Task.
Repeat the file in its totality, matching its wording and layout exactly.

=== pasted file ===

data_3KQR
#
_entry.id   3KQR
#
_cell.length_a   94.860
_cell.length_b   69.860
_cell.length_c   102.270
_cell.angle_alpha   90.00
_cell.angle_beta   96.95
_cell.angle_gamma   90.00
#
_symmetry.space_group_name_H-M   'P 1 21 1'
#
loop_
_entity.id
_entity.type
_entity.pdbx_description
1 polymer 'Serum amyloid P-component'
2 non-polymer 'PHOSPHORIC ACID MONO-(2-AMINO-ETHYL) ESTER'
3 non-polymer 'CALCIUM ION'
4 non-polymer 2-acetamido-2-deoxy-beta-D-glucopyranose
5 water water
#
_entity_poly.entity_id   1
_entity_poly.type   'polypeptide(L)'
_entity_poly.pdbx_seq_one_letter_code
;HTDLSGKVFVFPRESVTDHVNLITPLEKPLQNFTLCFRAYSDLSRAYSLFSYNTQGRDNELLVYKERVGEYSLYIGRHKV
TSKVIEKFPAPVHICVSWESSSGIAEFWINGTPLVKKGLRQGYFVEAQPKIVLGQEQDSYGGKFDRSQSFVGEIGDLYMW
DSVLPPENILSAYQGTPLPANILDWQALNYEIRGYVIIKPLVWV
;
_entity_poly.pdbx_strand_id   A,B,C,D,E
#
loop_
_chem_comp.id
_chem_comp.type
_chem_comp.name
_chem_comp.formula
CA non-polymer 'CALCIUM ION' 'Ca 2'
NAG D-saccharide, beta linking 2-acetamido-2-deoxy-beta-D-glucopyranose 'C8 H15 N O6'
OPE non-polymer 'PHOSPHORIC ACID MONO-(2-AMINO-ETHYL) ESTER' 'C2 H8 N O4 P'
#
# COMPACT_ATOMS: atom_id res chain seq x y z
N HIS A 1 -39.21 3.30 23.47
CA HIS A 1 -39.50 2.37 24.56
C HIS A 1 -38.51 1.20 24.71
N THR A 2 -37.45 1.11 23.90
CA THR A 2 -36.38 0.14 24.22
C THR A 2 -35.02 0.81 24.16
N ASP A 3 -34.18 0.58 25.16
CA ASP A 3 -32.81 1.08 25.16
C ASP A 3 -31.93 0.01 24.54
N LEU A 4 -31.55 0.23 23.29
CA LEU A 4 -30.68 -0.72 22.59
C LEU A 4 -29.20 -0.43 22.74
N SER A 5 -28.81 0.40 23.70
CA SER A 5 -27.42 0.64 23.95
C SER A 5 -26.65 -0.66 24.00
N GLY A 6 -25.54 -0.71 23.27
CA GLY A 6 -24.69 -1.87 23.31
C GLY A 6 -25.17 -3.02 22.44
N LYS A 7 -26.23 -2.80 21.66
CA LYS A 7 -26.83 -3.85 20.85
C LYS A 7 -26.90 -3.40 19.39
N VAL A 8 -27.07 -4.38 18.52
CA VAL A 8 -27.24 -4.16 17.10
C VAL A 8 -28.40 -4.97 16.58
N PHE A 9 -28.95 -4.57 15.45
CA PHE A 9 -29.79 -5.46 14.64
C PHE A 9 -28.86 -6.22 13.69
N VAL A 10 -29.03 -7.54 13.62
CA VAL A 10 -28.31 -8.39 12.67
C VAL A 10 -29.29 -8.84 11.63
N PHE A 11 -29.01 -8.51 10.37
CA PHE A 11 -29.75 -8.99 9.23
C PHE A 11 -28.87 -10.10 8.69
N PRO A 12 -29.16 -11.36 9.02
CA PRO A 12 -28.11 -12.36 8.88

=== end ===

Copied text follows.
data_3KQR
#
_entry.id   3KQR
#
_cell.length_a   94.860
_cell.length_b   69.860
_cell.length_c   102.270
_cell.angle_alpha   90.00
_cell.angle_beta   96.95
_cell.angle_gamma   90.00
#
_symmetry.space_group_name_H-M   'P 1 21 1'
#
loop_
_entity.id
_entity.type
_entity.pdbx_description
1 polymer 'Serum amyloid P-component'
2 non-polymer 'PHOSPHORIC ACID MONO-(2-AMINO-ETHYL) ESTER'
3 non-polymer 'CALCIUM ION'
4 non-polymer 2-acetamido-2-deoxy-beta-D-glucopyranose
5 water water
#
_entity_poly.entity_id   1
_entity_poly.type   'polypeptide(L)'
_entity_poly.pdbx_seq_one_letter_code
;HTDLSGKVFVFPRESVTDHVNLITPLEKPLQNFTLCFRAYSDLSRAYSLFSYNTQGRDNELLVYKERVGEYSLYIGRHKV
TSKVIEKFPAPVHICVSWESSSGIAEFWINGTPLVKKGLRQGYFVEAQPKIVLGQEQDSYGGKFDRSQSFVGEIGDLYMW
DSVLPPENILSAYQGTPLPANILDWQALNYEIRGYVIIKPLVWV
;
_entity_poly.pdbx_strand_id   A,B,C,D,E
#
loop_
_chem_comp.id
_chem_comp.type
_chem_comp.name
_chem_comp.formula
CA non-polymer 'CALCIUM ION' 'Ca 2'
NAG D-saccharide, beta linking 2-acetamido-2-deoxy-beta-D-glucopyranose 'C8 H15 N O6'
OPE non-polymer 'PHOSPHORIC ACID MONO-(2-AMINO-ETHYL) ESTER' 'C2 H8 N O4 P'
#
# COMPACT_ATOMS: atom_id res chain seq x y z
N HIS A 1 -39.21 3.30 23.47
CA HIS A 1 -39.50 2.37 24.56
C HIS A 1 -38.51 1.20 24.71
N THR A 2 -37.45 1.11 23.90
CA THR A 2 -36.38 0.14 24.22
C THR A 2 -35.02 0.81 24.16
N ASP A 3 -34.18 0.58 25.16
CA ASP A 3 -32.81 1.08 25.16
C ASP A 3 -31.93 0.01 24.54
N LEU A 4 -31.55 0.23 23.29
CA LEU A 4 -30.68 -0.72 22.59
C LEU A 4 -29.20 -0.43 22.74
N SER A 5 -28.81 0.40 23.70
CA SER A 5 -27.42 0.64 23.95
C SER A 5 -26.65 -0.66 24.00
N GLY A 6 -25.54 -0.71 23.27
CA GLY A 6 -24.69 -1.87 23.31
C GLY A 6 -25.17 -3.02 22.44
N LYS A 7 -26.23 -2.80 21.66
CA LYS A 7 -26.83 -3.85 20.85
C LYS A 7 -26.90 -3.40 19.39
N VAL A 8 -27.07 -4.38 18.52
CA VAL A 8 -27.24 -4.16 17.10
C VAL A 8 -28.40 -4.97 16.58
N PHE A 9 -28.95 -4.57 15.45
CA PHE A 9 -29.79 -5.46 14.64
C PHE A 9 -28.86 -6.22 13.69
N VAL A 10 -29.03 -7.54 13.62
CA VAL A 10 -28.31 -8.39 12.67
C VAL A 10 -29.29 -8.84 11.63
N PHE A 11 -29.01 -8.51 10.37
CA PHE A 11 -29.75 -8.99 9.23
C PHE A 11 -28.87 -10.10 8.69
N PRO A 12 -29.16 -11.36 9.02
CA PRO A 12 -28.11 -12.36 8.88